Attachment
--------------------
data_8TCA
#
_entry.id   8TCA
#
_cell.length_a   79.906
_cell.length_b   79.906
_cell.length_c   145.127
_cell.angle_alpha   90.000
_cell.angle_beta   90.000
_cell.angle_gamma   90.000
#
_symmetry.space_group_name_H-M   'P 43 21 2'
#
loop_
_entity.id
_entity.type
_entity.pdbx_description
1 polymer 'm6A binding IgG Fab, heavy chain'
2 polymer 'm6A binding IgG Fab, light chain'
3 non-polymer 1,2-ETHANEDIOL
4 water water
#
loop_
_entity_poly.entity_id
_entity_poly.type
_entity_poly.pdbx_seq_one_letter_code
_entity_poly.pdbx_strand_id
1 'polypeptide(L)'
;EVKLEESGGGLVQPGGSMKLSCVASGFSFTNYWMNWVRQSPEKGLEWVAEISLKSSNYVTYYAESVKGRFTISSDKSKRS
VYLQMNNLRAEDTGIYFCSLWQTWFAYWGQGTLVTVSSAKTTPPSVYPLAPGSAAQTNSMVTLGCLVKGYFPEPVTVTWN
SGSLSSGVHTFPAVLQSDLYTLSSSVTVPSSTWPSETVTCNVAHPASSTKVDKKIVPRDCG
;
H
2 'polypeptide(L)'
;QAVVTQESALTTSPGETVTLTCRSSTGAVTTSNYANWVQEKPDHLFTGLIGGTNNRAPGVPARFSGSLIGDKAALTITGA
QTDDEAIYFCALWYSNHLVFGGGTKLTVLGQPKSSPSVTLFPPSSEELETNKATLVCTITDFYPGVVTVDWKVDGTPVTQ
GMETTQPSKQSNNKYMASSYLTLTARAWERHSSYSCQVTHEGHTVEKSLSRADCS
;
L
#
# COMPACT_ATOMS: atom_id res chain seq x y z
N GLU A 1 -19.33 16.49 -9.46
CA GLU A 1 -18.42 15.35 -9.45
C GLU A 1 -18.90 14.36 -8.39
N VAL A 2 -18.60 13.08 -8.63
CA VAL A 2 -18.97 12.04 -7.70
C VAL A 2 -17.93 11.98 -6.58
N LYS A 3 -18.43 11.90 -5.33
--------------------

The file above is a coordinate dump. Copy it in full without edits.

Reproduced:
data_8TCA
#
_entry.id   8TCA
#
_cell.length_a   79.906
_cell.length_b   79.906
_cell.length_c   145.127
_cell.angle_alpha   90.000
_cell.angle_beta   90.000
_cell.angle_gamma   90.000
#
_symmetry.space_group_name_H-M   'P 43 21 2'
#
loop_
_entity.id
_entity.type
_entity.pdbx_description
1 polymer 'm6A binding IgG Fab, heavy chain'
2 polymer 'm6A binding IgG Fab, light chain'
3 non-polymer 1,2-ETHANEDIOL
4 water water
#
loop_
_entity_poly.entity_id
_entity_poly.type
_entity_poly.pdbx_seq_one_letter_code
_entity_poly.pdbx_strand_id
1 'polypeptide(L)'
;EVKLEESGGGLVQPGGSMKLSCVASGFSFTNYWMNWVRQSPEKGLEWVAEISLKSSNYVTYYAESVKGRFTISSDKSKRS
VYLQMNNLRAEDTGIYFCSLWQTWFAYWGQGTLVTVSSAKTTPPSVYPLAPGSAAQTNSMVTLGCLVKGYFPEPVTVTWN
SGSLSSGVHTFPAVLQSDLYTLSSSVTVPSSTWPSETVTCNVAHPASSTKVDKKIVPRDCG
;
H
2 'polypeptide(L)'
;QAVVTQESALTTSPGETVTLTCRSSTGAVTTSNYANWVQEKPDHLFTGLIGGTNNRAPGVPARFSGSLIGDKAALTITGA
QTDDEAIYFCALWYSNHLVFGGGTKLTVLGQPKSSPSVTLFPPSSEELETNKATLVCTITDFYPGVVTVDWKVDGTPVTQ
GMETTQPSKQSNNKYMASSYLTLTARAWERHSSYSCQVTHEGHTVEKSLSRADCS
;
L
#
# COMPACT_ATOMS: atom_id res chain seq x y z
N GLU A 1 -19.33 16.49 -9.46
CA GLU A 1 -18.42 15.35 -9.45
C GLU A 1 -18.90 14.36 -8.39
N VAL A 2 -18.60 13.08 -8.63
CA VAL A 2 -18.97 12.04 -7.70
C VAL A 2 -17.93 11.98 -6.58
N LYS A 3 -18.43 11.90 -5.33